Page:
This is the result of having tranferred the photo using primarily the grid to the drawing paper and many, many, many corrections. For the corrections of size and positioning I have used 2 grids printed on an acetate. One I used with a sleeve to put the original and the acetate in to have something to check. The other I used to put it over the drawing to check where I was off (and was I ever!!! Not really major differences but enough to affect likeness). Additionally I used the scanner. When you are good then the scanner is your friend because you can quickly see if you have achieved the likeness you wanted. For me it was a shock to see on the screen what looked acceptable on the drawing, but was obviously off. Other ways to check for accuracy is the mirror. I used it as well but didn’t find it as helpful as the scan. Since I don’t have a mirror next to my drawing table I had to run back and forth to make changes to see if I got it right. The scanner on the other hand is right here at my drawing desk (I often use the screen for the original drawing) and therefore it is easier for me to correct and scan and re-scan and re-scan (you get the picture). What had helped me however tremendously was the Photoshop method to check the drawing against the original. There is a feature by Cathy_Sheeter explaing how it is done. “Using Photoshop to Evaluate Preliminary Sketches, dated. 10-13-2004”. Highly recommendable – it helped me a lot.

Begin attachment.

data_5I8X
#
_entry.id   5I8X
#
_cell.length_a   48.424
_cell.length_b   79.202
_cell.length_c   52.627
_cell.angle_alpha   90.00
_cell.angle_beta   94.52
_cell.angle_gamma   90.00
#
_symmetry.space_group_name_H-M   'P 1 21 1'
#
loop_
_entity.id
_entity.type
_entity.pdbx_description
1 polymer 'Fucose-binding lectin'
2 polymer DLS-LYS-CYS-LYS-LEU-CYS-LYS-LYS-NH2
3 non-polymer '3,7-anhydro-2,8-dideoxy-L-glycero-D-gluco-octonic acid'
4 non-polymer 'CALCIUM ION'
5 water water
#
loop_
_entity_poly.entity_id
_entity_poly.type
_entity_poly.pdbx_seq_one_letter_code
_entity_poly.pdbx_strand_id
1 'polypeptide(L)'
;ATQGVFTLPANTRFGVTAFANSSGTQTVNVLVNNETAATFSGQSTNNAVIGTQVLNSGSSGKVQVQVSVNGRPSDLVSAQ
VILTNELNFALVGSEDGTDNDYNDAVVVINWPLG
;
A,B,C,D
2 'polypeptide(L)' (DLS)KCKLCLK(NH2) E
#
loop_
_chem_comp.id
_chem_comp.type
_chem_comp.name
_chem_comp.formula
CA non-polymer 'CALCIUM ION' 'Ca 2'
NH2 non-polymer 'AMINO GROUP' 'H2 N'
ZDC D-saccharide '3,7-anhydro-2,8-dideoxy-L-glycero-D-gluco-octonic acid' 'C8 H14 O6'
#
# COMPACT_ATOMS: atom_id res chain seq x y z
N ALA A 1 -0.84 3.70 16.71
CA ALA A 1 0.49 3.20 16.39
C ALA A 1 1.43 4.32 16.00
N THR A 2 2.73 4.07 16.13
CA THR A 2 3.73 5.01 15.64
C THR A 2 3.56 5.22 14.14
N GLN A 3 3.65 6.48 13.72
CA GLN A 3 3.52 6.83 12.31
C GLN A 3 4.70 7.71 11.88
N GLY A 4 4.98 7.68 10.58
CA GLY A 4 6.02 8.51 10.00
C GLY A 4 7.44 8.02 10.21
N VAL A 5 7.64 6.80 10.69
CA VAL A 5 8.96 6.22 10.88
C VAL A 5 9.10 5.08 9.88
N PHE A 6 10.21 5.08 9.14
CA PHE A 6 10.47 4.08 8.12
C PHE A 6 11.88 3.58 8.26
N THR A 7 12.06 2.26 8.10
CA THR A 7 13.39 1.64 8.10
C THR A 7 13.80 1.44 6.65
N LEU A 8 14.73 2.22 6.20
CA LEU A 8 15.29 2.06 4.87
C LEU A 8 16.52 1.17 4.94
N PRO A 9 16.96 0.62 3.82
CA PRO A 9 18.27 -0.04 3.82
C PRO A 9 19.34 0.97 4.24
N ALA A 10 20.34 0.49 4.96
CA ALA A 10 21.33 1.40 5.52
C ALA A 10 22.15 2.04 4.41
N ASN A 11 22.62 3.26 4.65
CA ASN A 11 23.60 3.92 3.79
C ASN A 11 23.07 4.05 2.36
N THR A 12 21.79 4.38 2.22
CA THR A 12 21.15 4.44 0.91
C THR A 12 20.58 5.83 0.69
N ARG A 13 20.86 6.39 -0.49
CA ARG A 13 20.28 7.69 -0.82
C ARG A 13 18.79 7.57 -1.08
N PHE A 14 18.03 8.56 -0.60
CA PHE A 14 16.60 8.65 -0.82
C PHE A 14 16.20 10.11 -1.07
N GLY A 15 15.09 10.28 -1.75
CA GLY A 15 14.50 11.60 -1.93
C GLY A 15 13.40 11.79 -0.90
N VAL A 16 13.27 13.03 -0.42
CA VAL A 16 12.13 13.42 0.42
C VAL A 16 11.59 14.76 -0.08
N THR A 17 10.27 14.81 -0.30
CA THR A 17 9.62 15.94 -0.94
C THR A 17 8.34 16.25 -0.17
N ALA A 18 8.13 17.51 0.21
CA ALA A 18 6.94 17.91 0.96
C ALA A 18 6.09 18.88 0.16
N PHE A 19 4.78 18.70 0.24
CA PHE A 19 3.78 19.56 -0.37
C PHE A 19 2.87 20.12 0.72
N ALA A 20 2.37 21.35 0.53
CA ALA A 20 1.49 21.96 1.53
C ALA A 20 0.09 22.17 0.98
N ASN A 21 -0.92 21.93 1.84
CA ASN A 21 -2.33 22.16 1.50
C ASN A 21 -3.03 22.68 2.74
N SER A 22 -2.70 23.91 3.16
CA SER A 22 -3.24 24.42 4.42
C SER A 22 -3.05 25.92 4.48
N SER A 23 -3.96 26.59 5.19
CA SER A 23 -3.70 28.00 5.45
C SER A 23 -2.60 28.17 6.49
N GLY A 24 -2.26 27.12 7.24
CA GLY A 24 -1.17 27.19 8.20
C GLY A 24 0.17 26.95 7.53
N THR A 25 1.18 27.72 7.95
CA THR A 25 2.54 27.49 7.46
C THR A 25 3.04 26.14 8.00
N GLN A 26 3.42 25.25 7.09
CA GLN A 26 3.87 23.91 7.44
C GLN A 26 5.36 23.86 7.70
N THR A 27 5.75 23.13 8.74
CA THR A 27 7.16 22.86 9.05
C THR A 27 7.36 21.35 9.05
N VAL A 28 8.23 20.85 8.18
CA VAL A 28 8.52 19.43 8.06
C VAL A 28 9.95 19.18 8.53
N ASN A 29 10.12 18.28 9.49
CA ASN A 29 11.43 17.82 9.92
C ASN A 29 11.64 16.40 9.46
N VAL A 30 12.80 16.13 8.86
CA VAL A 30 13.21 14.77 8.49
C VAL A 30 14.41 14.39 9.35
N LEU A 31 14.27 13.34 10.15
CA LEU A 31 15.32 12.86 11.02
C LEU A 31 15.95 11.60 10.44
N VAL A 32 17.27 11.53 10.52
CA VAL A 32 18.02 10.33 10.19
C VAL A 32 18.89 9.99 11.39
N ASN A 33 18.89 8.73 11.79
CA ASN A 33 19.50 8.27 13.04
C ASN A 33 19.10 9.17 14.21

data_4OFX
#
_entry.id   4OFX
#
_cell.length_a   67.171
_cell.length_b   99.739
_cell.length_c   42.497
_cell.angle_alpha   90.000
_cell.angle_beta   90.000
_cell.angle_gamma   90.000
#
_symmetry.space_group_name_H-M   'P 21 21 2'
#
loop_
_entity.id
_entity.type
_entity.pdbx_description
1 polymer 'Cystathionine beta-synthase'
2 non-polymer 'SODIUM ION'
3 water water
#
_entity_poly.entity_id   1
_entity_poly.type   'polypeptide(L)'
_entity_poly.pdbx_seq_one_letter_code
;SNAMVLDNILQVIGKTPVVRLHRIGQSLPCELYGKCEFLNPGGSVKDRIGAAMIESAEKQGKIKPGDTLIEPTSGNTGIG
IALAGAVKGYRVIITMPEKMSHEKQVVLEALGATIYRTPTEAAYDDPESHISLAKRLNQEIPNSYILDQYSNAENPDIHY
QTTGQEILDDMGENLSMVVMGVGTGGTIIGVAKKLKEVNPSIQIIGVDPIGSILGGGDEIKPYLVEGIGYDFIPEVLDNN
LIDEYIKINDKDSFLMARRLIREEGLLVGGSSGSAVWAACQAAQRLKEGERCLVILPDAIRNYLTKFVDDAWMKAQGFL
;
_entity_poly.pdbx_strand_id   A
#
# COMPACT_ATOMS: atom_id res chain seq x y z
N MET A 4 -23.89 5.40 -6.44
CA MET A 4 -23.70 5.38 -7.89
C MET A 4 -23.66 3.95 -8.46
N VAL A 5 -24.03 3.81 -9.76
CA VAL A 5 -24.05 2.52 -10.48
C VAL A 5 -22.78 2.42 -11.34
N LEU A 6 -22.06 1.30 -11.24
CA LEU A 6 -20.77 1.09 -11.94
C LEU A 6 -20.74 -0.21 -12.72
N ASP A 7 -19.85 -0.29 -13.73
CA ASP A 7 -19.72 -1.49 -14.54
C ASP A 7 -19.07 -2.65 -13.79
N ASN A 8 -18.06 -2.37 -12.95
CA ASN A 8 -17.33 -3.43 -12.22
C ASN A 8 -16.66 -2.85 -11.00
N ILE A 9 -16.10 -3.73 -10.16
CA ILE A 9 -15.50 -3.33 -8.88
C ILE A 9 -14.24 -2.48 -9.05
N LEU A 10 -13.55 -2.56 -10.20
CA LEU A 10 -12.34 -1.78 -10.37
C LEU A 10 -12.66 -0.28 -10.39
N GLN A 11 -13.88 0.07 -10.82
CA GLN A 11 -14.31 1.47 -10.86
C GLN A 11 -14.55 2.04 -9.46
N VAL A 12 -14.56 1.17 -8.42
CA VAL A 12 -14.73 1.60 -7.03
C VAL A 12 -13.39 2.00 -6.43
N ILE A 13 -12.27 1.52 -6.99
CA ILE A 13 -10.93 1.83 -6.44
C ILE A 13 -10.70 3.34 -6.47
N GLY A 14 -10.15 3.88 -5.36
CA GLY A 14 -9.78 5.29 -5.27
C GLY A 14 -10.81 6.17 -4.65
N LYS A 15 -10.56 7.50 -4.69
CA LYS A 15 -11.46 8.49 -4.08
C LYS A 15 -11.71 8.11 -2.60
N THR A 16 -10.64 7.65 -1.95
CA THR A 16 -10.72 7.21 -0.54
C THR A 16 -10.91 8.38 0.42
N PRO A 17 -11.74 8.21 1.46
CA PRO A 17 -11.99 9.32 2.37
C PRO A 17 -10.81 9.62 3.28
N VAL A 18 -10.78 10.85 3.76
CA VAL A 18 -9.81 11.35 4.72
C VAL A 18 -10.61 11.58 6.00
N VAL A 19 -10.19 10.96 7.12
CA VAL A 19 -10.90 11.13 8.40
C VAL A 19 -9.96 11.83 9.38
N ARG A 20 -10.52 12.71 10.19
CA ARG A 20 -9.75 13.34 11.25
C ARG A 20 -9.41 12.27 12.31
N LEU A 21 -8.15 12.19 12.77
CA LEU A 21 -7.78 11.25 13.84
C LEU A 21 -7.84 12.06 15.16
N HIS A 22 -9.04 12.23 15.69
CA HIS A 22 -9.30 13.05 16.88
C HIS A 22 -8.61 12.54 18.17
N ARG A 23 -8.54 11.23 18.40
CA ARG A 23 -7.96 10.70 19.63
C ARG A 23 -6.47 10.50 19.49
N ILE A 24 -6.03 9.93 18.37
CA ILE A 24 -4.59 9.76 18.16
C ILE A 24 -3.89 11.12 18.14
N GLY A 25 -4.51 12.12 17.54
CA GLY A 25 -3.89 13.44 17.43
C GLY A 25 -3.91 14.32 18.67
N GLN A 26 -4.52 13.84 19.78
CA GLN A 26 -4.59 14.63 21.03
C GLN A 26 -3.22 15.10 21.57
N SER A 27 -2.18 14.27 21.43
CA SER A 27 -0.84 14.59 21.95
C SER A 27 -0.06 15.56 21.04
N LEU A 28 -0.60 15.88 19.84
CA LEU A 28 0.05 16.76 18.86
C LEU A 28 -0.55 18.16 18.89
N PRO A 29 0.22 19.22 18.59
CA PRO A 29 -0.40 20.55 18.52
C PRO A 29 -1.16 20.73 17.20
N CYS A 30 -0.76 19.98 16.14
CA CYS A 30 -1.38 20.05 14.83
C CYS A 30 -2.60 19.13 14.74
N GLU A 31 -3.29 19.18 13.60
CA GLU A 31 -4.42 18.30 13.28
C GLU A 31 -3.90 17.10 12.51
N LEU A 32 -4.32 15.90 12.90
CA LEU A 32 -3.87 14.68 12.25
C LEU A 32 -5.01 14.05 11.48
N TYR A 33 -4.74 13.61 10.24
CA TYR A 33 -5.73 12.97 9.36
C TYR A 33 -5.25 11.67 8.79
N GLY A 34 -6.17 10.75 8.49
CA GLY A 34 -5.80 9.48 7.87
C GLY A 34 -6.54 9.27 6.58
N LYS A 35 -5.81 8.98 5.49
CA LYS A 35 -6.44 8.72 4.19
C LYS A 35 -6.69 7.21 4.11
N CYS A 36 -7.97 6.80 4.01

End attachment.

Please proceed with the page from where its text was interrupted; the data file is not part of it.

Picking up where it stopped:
I have outlined the forms a little bit stronger so that they would show up in the scan. I usually try to do those lines as faint as possible to be better able to incorporate them into the picture. And yes, try to get rid of the grid lines now, since they will bother us later on when we are going to shade.


Being at this point we are happy with the outlines (I presume) and now the fun part begins, the real drawing. I take it that you all have erased carefully the grid lines from the drawing and you look at your masterpiece as if you had drawn it freehand (which you did – with just a little help).

people drawing, free lesson, art
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Now where to start? That is very much up to you. Some start at the left uppermost corner and worked their way down to the right hand lower corner (for right handers – left handed persons would start on the upper right hand corner to go to the left hand lower corner). They say this prevents, or at least reduces, smearing. I can’t do that. I don’t have a fixed starting point. I mostly start with the eyes and then jump around from there. (To avoid smearing I always use a paper under my hand over the areas I have already drawn.) And jumping around I really do - from the eyes to the nose, to the eyes, back to the mouth, the ears. You get the picture. It helps me to concentrate always on very small areas of the drawing and not fall into the trap to drawing an eye but just some small part of a line on the left eye, etc. It helps me to focus on smaller areas. Additionally I very often don’t draw continuously for hours. Sometimes I draw for a few minutes, play something on my keyboard or Solitaire and then come back with a fresh eye and a more critical look at what I did.